Our brand new writer, Chris Inman, has not only provided the world with his top five movies of 2009, he now furnishes you lucky people with his top twenty movies of the decade. A couple of controversial more recent choices are included and should be debated immediately, but otherwise it’s a bloody strong list that will definitely find one followers amongst the existing MOD clan who will thoroughly agree with the winner.
Onwards then, and look our for more articles to come from Chris in the very near future as he kicks off his tenure with us in earnest.
Just for the sake of my own sanity and desperate need to have these written somewhere, I give you my favourite forty-two films of the past decade. There are at least fifty-six other films I would like to put onto a list, but I think I need to forcefully prevent any more decade-based listmaking as quickly as possible. So beneath is the top ten list, along with a sentence or two on each film and then thirty-two, out-of-list-order, films which I had to include.
17 Again has managed to top the US box office over the weekend, racking up a total of $24m as Zac Efron carried his HSM box-office power over into the adult world.
It’s opening is small but it still managed to trounce the next closest film, the Russell Crowe-Ben Affleck thriller State of Play. That only managed $14m despite relatively decent reviews.
Monsters vs Aliens remained resilient in third place, taking $12.9m and pumping its total gross to $162m. That contrasted to the relative lack of resilience from last week’s number one, Hannah Montana: The Movie, which dropped off 60 per cent to take $12.6m, and Fast & Furious dropping of further to $12.2m.
Crank: High Voltage must be considered a disappointment, given the absolute genius of the first film, taking only $6.5m to take up sixth place.
Peter Morgan, something of a specialist at penning stories about real-life prominent British figures, often about their relationships to prominent, real-life American figures, is to make his third Tony Blair-related piece with The Special Relationship. The film, a co-production between HBO and BBC Films, will focus on the bond held between Tony Blair and Bill Clinton from the commencement of Blair’s premiership in 1997 until Clinton’s final days as President in 2000.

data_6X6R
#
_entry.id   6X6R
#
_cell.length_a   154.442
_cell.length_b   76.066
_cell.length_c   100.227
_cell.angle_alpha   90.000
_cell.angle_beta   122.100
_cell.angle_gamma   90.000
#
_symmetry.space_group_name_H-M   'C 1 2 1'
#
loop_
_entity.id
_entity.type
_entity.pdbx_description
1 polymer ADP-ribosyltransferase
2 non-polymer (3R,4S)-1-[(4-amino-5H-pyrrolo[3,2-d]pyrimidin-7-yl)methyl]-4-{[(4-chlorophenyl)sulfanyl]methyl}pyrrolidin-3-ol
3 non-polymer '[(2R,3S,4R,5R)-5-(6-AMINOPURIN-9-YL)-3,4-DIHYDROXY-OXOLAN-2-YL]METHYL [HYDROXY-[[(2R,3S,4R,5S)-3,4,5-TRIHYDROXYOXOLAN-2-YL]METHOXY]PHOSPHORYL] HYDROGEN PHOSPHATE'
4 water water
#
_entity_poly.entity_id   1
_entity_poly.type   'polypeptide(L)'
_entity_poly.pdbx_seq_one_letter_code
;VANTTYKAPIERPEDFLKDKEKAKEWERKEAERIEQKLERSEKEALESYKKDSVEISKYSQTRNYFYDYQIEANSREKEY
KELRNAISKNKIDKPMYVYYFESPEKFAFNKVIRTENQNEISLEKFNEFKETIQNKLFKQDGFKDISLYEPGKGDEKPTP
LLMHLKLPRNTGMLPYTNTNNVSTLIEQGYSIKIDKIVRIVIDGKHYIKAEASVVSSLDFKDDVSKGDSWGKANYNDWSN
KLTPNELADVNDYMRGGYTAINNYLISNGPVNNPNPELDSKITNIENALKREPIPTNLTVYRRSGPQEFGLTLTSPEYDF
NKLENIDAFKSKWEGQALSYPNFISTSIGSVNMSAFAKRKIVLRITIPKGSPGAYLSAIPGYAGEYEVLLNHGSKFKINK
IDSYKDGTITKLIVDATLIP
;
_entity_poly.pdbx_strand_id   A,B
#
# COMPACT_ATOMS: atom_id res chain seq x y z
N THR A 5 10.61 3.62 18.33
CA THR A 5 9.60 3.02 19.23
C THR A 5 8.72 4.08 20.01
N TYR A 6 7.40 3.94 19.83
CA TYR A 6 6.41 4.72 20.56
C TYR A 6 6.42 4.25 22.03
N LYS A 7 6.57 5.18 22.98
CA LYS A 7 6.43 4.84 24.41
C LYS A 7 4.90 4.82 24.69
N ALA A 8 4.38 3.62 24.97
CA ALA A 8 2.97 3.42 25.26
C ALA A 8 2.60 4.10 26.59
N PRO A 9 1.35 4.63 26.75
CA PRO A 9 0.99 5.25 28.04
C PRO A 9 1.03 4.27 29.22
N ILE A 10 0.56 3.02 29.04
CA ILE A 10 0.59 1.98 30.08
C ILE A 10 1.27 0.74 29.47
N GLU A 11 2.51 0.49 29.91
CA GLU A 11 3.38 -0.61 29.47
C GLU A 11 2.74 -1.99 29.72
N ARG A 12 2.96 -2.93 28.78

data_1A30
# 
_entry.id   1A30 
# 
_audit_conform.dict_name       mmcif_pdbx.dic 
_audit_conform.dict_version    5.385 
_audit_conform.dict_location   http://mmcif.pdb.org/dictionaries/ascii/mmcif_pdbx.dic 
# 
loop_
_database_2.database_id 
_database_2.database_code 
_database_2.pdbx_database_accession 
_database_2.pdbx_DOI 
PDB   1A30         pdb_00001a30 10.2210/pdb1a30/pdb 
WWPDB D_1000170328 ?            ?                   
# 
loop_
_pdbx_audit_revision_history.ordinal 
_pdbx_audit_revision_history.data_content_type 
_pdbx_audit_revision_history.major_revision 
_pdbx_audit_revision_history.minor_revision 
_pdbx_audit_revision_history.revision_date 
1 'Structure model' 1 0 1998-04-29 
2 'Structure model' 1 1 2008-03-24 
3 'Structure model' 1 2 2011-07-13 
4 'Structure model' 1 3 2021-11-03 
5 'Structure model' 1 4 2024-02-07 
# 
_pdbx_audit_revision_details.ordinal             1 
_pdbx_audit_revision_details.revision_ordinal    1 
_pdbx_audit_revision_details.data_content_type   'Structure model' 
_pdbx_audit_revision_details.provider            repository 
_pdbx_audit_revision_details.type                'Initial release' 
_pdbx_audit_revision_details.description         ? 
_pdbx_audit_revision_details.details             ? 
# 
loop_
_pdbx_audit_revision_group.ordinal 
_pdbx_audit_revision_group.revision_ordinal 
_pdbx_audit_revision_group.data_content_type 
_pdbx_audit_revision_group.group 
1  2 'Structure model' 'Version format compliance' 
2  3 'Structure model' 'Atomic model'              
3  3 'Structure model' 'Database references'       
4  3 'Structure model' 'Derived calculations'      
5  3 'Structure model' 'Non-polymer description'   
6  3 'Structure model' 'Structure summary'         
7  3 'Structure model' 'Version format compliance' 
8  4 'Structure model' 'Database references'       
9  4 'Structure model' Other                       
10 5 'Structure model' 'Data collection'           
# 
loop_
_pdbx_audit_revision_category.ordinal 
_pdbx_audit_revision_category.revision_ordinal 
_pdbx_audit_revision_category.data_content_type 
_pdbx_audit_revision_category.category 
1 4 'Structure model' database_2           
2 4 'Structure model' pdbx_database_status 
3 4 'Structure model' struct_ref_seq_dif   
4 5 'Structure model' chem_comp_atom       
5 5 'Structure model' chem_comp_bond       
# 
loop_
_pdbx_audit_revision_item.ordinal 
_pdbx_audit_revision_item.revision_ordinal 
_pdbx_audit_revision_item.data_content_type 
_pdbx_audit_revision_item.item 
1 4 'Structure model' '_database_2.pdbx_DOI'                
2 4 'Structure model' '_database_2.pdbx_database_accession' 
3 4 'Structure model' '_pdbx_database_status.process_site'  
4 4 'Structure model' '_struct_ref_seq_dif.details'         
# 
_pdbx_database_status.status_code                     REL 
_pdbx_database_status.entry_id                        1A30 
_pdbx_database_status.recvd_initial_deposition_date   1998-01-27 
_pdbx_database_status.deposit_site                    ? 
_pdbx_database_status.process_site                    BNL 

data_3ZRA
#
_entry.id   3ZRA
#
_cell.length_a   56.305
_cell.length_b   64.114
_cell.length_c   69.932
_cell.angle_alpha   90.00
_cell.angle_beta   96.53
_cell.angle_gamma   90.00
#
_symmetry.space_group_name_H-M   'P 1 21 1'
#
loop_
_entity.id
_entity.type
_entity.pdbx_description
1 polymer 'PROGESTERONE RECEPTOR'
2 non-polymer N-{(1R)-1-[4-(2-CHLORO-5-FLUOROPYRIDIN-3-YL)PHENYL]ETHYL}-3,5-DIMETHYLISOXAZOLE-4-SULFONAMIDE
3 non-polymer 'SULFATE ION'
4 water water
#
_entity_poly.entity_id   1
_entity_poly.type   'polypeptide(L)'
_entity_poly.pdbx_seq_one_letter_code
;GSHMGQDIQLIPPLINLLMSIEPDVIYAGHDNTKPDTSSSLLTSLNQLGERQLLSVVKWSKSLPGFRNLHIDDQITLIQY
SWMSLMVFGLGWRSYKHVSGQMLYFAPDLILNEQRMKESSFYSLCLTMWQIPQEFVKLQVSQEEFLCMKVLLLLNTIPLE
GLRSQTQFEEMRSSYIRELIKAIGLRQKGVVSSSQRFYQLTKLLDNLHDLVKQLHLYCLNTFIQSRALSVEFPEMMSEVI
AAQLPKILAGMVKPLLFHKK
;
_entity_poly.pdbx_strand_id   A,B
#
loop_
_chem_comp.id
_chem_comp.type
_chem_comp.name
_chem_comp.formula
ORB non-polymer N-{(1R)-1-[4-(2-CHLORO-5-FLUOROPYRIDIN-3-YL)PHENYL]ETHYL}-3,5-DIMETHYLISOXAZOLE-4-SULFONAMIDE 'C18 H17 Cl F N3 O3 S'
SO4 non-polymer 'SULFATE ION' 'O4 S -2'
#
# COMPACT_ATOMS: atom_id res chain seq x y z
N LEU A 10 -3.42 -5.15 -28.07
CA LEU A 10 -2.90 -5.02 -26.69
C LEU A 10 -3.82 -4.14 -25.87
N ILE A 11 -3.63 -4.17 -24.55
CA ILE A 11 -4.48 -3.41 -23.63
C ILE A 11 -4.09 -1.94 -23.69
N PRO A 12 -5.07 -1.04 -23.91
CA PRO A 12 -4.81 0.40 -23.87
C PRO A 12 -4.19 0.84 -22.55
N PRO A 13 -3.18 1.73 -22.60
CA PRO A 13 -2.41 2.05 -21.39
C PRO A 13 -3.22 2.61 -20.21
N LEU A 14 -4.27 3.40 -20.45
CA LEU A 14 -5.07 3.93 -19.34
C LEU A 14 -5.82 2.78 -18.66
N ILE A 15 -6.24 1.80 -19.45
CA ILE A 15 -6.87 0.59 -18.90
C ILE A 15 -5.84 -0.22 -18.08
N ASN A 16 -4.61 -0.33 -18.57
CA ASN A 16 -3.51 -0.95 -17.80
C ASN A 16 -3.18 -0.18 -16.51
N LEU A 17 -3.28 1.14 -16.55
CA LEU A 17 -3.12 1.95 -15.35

Michael Sheen, who played Blair in the Morgan-penned The Deal and The Queen, will reprise his role as the former Prime Minister. Dennis Quaid has reportedly won the role of Clinton, apparently beating out competition from the likes of Russell Crowe, Philip Seymour Hoffman, Alec Baldwin and Tim Robbins. Hillary will be played by Julianne Moore. Helen McCrory, who played Cherie Blair in The Deal and The Queen, will return. The sticky (ahem) issue of Monica Lewinsky will be sidestepped through showing the intern in only archive footage, apparently included video of her closed-door testimony to Congress on the scandal.
It will mark the first time Clinton has been portrayed on film in power, having been the heavy inspiration for the subject in Primary Colors, the 1998 Mike Nichols film in which John Travolta played a thinly-veiled version of the president during the campaign season.
Interestingly, should the funding be raised, it would be Morgan’s directorial debut, having had Stephen Frears in the chair for The Deal and The Queen. That could prove a challenge for Morgan, whose scripts are often the strongest element but who does need a steadying hand to deal with the actors to prevent any sense of impression falling into the performances.
By a similar token, this will prove a real challenge for the actors, especially Quaid who will be taking on one of the most charismatic political figures in recent years and must avoid falling anywhere close to caricature.